Young Children Excelling in Early Learning
Veasna Sokna, a 5-year old girl, is counting numbers on a blackboard while smiling at us. She tells us that she is happy when her mother tries to teach her at home.
Sokna is a preschool student from Thomorsa preschool, which is located 5 kilometres from her house. She lives with her family, including a younger brother, in a small cottage house near the centre of Ekpheap village in Veal Veng district in Pursat province. Sokna’s father is a construction worker who only earns 10 USD a day to support the whole family. However, he is not paid regularly, especially during COVID-19, because his construction jobs are irregular and not consistent.
Ms. Vann, Sokna’s mother recalled: “Previously, my husband and I did not support our children’s education and did not send Sokna to preschool, as we did not understand the value of early learning.” Sokna’s parents never spent the time to teach her at home, even when they were free and not working. As a result, when Sokna turned 4 years old, she did not know how to name any colours or surrounding objects, and she was also terrified to play with other children near her house.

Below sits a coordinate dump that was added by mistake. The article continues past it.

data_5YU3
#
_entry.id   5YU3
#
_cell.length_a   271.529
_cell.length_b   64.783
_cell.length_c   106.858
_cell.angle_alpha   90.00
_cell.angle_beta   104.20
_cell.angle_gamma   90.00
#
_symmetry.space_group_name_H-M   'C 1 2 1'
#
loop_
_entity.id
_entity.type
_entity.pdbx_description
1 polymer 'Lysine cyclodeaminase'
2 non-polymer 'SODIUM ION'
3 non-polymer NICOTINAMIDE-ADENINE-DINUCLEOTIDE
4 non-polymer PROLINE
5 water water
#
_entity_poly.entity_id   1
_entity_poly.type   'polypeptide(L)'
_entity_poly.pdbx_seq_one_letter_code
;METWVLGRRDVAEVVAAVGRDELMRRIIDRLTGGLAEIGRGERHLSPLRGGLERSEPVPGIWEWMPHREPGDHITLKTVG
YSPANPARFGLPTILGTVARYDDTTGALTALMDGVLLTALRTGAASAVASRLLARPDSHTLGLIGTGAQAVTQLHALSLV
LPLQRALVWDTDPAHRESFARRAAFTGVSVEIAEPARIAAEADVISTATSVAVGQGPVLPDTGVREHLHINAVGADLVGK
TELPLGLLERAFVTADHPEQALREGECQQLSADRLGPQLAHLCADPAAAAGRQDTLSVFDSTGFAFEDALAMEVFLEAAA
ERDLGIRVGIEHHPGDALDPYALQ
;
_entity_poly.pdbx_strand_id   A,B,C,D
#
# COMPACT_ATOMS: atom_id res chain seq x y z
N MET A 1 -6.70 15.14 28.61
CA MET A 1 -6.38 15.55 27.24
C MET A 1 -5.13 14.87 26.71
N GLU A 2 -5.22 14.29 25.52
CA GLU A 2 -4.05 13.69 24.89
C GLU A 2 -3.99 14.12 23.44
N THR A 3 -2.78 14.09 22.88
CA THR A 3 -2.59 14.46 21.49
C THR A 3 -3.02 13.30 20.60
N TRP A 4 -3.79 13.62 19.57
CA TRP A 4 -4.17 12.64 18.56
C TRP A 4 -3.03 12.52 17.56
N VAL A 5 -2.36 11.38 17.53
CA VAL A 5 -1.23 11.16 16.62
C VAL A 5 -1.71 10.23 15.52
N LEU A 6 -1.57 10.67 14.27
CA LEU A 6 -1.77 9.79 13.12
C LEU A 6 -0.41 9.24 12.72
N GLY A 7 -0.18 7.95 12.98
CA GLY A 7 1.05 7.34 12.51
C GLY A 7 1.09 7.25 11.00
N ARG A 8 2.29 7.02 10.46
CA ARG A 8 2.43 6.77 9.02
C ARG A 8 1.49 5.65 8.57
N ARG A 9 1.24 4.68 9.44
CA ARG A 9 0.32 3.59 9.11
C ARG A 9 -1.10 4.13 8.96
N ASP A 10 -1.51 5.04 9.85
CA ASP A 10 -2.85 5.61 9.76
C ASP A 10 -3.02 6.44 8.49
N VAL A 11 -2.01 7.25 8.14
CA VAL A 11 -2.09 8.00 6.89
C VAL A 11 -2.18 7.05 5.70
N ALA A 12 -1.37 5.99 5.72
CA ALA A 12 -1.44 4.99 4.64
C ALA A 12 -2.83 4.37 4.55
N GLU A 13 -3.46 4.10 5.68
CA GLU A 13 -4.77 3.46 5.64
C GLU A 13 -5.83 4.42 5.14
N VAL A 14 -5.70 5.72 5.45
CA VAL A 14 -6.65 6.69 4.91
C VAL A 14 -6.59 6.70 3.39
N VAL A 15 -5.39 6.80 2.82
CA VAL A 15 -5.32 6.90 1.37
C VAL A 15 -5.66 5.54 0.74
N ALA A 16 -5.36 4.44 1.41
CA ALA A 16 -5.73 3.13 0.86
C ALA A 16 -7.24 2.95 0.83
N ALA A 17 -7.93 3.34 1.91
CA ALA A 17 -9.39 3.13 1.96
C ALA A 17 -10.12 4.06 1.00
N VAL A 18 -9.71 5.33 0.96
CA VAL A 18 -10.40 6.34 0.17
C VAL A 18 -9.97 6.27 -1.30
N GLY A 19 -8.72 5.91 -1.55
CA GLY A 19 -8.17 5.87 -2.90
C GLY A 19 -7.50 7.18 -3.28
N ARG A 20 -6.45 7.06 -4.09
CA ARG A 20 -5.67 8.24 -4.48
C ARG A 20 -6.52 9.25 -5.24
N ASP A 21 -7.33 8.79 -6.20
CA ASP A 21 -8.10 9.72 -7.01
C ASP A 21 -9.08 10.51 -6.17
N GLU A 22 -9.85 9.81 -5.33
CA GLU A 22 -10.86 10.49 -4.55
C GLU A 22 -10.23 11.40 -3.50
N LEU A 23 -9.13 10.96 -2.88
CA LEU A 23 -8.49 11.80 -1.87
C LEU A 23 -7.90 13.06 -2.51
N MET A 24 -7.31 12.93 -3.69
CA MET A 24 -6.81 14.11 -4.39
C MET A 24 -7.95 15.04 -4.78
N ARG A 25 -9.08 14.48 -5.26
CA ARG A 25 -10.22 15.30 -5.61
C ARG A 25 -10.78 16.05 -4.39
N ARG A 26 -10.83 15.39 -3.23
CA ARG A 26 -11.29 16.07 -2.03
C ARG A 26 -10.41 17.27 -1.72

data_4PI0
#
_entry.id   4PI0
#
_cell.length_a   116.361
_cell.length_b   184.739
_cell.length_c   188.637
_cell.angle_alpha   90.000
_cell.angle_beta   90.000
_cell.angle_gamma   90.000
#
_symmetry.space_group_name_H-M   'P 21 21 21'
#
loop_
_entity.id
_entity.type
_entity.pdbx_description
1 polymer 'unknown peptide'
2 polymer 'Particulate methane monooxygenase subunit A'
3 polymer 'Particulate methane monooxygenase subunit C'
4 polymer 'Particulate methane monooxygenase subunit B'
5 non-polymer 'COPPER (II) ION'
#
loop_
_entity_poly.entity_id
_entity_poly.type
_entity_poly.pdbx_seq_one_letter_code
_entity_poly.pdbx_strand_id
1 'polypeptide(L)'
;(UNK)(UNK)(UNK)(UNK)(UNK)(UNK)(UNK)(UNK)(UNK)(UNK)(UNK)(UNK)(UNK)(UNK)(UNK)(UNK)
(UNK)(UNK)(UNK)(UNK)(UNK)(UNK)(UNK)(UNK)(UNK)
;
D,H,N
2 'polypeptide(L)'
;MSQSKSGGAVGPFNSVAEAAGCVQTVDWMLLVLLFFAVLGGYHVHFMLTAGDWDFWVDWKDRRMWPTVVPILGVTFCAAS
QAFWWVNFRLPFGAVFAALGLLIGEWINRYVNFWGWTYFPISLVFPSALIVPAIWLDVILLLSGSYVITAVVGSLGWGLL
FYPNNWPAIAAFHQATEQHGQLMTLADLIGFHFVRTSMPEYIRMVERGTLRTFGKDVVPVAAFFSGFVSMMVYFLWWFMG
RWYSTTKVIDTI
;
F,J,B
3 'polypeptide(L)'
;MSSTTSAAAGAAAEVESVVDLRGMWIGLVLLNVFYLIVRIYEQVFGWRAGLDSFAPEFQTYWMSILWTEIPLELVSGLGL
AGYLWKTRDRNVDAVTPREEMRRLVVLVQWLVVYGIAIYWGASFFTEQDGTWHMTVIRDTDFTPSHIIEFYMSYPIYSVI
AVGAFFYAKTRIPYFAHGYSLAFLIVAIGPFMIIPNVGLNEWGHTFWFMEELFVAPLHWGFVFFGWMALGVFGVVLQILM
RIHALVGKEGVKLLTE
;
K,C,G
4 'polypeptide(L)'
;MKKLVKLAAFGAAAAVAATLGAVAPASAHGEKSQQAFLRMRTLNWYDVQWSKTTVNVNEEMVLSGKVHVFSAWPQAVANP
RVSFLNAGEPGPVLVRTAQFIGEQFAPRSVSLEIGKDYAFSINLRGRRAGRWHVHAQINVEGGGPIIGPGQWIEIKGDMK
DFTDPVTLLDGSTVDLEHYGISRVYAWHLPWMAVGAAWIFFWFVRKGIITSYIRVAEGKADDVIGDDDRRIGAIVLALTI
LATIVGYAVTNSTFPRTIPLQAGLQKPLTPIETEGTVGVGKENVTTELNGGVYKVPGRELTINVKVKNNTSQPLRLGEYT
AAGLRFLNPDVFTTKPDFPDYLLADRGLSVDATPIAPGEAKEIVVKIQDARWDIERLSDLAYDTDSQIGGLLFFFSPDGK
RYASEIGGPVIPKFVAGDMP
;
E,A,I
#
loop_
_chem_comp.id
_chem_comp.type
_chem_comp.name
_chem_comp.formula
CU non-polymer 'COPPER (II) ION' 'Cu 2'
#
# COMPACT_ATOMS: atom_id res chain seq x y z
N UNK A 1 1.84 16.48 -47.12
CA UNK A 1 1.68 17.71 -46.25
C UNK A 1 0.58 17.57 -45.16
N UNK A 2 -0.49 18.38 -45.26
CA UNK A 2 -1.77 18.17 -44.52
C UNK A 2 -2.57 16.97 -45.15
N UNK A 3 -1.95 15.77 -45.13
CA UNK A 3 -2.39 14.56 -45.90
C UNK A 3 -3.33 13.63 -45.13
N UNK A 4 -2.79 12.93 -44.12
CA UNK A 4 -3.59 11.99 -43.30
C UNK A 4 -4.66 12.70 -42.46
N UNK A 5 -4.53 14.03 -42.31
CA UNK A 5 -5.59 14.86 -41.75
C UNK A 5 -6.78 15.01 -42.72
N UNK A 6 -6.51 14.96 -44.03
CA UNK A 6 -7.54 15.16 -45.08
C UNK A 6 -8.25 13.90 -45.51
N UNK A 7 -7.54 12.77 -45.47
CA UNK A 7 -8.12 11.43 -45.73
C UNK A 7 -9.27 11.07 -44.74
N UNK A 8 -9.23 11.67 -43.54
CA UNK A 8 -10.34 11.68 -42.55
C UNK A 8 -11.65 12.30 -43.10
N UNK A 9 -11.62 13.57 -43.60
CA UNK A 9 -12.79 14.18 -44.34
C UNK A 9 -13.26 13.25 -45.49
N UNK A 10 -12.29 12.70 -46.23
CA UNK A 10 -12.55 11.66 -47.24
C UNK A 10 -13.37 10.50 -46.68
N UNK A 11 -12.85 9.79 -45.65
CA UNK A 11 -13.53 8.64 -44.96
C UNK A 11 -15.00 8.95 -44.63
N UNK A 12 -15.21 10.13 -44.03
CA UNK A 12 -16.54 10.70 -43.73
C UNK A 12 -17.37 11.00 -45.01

In 2018, with funding support from Save the Children Korea’s various donors, Save the Children, and its partners (District Office of Education) started implementing the Remote Early Learning Project in Sokna’s community. The project began establishing parenting groups to share knowledge around at-home learning tips and help parents send their children to school. The project invited Sokna’s mother to join parenting group meetings, where she learned all about how to support her daughter’s learning and the importance of foundational education
After participating in several meetings, Ms. Vann chose to enrol Sokna in preschool. Sokna was so excited when she received her school uniform and bag for the very first time. “I love going to school, and I love reading books with my mother after school,” Sokna said.
In addition to preschool enrolment, Sokna’s mother started to bring her to the project’s parenting group meetings to have the opportunity to learn together in the community. Sokna is beginning to learn about colours, names of different fruits and vegetables, count numbers, and how to pronounce Khmer consonants.
Even though circumstances have now changed because of school shutdowns caused by COVID-19, Ms. Vann continues to reinforce her daughter’s education at home, planning regular visits from her preschool teacher. “I continue teaching Sokna at home two days per week,” stated Mrs. Phorn, Sokna’s teacher. “Ms. Vann is also helping Sokna to learn at home, where she spends one to two hours a day teaching her.”
Sokna is now becoming very active as she continues developing her early learning. She can now quickly count numbers, where she always helps her mother prepare dinnertime meals while counting spoons in the process. While holding a book in her hand, Sokna tells us that she wants to become a teacher when she grows up.